Impact of sediment particle size on biotransformation of 17β-estradiol and 17β-trenbolone

Yun Zhang, Jodi L. Sangster, Lukasz Gauza, Shannon L Bartelt-Hunt

Research output: Contribution to journalArticle

4 Citations (Scopus)

Abstract

Soil/sediment particle size has been reported to influence the sorption and bioavailability of steroid hormones in the environment. However, the impact of particle size on biotransformation has not been well elucidated. The present study investigated the dissipation of 17β-estradiol and 17β-trenbolone and the formation and degradation of the subsequent transformation products in different size fractions of a sandy and a silt loam sediment. The results showed that the decay of 17β-estradiol and 17β-trenbolone associated with fine particles followed a biphasic pattern with more rapid decay in the initial phase followed by a second phase with slower decay of the residues compared to their decay rates in the sand fraction. Estrone and trendione were detected as a primary biotransformation product for 17β-estradiol and 17β-trenbolone, respectively. The parent-to-product conversion ratios and the degradation rates of estrone and trendione varied among different size fractions, but no consistent correlation was observed between decay rates and sediment particle size. Estrone and trendione decayed in the whole sediments at rates not statistically different from those associated with the fine fractions. These results indicate that fine particles may play an important role in influencing the persistence of and the potential risk posed by steroid hormones in the aquatic systems.

Original languageEnglish (US)
Pages (from-to)207-215
Number of pages9
JournalScience of the Total Environment
Volume572
DOIs
StatePublished - Dec 1 2016

Fingerprint

Trenbolone Acetate
Estrone
biotransformation
Biotransformation
Particle Size
Estradiol
Sediments
Steroid hormones
Particle size
particle size
steroid
Steroids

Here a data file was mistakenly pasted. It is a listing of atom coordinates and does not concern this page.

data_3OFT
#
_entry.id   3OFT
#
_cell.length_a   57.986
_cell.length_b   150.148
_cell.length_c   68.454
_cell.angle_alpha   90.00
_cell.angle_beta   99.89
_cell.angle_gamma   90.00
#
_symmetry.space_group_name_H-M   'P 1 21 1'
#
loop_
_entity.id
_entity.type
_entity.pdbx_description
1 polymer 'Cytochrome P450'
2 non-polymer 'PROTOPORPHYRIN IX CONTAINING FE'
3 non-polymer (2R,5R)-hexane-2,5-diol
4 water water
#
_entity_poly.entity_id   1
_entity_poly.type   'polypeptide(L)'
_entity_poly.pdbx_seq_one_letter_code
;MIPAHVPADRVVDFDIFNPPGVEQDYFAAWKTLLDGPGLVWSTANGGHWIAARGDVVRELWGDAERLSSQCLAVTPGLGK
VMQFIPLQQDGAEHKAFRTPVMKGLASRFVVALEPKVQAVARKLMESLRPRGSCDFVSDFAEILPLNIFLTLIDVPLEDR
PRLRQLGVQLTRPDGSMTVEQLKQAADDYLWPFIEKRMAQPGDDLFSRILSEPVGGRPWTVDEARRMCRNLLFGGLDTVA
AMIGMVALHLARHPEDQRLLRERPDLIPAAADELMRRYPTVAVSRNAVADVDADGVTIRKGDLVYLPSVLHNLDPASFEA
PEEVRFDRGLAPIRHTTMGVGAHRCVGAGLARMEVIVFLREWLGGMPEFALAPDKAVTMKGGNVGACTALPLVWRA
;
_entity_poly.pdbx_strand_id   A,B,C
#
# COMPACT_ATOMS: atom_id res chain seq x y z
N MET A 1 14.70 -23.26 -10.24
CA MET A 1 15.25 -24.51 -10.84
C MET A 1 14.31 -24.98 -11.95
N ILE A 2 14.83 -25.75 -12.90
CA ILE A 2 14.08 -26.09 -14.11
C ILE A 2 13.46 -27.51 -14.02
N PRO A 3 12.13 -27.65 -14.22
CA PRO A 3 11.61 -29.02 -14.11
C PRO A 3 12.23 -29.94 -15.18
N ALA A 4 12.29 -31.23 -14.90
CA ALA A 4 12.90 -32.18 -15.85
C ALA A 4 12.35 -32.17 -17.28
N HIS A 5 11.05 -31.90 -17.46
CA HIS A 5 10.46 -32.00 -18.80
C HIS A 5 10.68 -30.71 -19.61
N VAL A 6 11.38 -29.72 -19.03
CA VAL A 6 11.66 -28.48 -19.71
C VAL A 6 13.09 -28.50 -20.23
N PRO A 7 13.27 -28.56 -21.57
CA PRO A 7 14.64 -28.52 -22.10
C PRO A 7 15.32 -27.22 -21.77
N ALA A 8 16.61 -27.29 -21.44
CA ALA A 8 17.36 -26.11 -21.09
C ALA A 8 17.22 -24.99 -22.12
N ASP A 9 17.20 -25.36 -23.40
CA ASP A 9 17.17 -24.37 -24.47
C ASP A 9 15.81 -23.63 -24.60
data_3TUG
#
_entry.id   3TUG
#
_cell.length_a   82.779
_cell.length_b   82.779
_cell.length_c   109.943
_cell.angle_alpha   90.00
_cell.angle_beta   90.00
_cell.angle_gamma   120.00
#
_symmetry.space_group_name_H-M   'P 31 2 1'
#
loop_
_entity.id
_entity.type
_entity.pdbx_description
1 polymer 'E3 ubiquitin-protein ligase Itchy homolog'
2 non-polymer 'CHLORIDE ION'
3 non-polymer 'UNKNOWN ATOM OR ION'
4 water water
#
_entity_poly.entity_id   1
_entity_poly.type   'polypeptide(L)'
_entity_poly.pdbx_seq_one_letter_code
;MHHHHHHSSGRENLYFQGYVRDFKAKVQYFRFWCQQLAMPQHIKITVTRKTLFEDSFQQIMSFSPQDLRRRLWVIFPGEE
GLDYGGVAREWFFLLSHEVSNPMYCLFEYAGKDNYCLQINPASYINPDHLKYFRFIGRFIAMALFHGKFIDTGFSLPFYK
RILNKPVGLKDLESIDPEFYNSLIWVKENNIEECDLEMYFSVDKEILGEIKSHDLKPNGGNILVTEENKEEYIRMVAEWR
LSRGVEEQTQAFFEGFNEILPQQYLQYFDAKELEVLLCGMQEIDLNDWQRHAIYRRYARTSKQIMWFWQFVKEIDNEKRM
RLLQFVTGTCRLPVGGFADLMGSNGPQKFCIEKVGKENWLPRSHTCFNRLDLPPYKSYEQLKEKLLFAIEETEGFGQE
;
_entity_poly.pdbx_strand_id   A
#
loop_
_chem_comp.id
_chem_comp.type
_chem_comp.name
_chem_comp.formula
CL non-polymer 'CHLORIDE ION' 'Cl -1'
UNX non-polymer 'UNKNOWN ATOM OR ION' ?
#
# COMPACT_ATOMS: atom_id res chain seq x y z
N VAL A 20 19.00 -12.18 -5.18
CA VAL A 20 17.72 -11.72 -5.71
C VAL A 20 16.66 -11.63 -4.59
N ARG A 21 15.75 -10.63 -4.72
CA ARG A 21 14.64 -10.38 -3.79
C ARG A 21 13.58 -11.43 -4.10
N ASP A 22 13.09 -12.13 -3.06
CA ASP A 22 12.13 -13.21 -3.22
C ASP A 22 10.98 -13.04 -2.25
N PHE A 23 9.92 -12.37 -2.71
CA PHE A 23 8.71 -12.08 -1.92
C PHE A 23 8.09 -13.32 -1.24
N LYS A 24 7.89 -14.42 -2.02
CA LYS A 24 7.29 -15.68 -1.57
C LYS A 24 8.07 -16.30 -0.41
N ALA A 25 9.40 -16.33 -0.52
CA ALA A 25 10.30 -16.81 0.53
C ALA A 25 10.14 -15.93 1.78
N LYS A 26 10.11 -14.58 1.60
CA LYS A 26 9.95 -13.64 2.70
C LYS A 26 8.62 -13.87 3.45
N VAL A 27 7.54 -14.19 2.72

Hormones
sediment
hormone
Degradation
degradation
Biological Availability
Silt
Soil

Keywords

  • Androgen
  • Biotransformation
  • Estrogen
  • Fine fraction
  • Sand fraction

ASJC Scopus subject areas

  • Environmental Engineering
  • Environmental Chemistry
  • Medicine(all)
  • Waste Management and Disposal
  • Pollution

Cite this

Impact of sediment particle size on biotransformation of 17β-estradiol and 17β-trenbolone. / Zhang, Yun; Sangster, Jodi L.; Gauza, Lukasz; Bartelt-Hunt, Shannon L.

In: Science of the Total Environment, Vol. 572, 01.12.2016, p. 207-215.

Research output: Contribution to journalArticle

@article{67f683f7462b4b84a550a45edf704aae,
title = "Impact of sediment particle size on biotransformation of 17β-estradiol and 17β-trenbolone",
abstract = "Soil/sediment particle size has been reported to influence the sorption and bioavailability of steroid hormones in the environment. However, the impact of particle size on biotransformation has not been well elucidated. The present study investigated the dissipation of 17β-estradiol and 17β-trenbolone and the formation and degradation of the subsequent transformation products in different size fractions of a sandy and a silt loam sediment. The results showed that the decay of 17β-estradiol and 17β-trenbolone associated with fine particles followed a biphasic pattern with more rapid decay in the initial phase followed by a second phase with slower decay of the residues compared to their decay rates in the sand fraction. Estrone and trendione were detected as a primary biotransformation product for 17β-estradiol and 17β-trenbolone, respectively. The parent-to-product conversion ratios and the degradation rates of estrone and trendione varied among different size fractions, but no consistent correlation was observed between decay rates and sediment particle size. Estrone and trendione decayed in the whole sediments at rates not statistically different from those associated with the fine fractions. These results indicate that fine particles may play an important role in influencing the persistence of and the potential risk posed by steroid hormones in the aquatic systems.",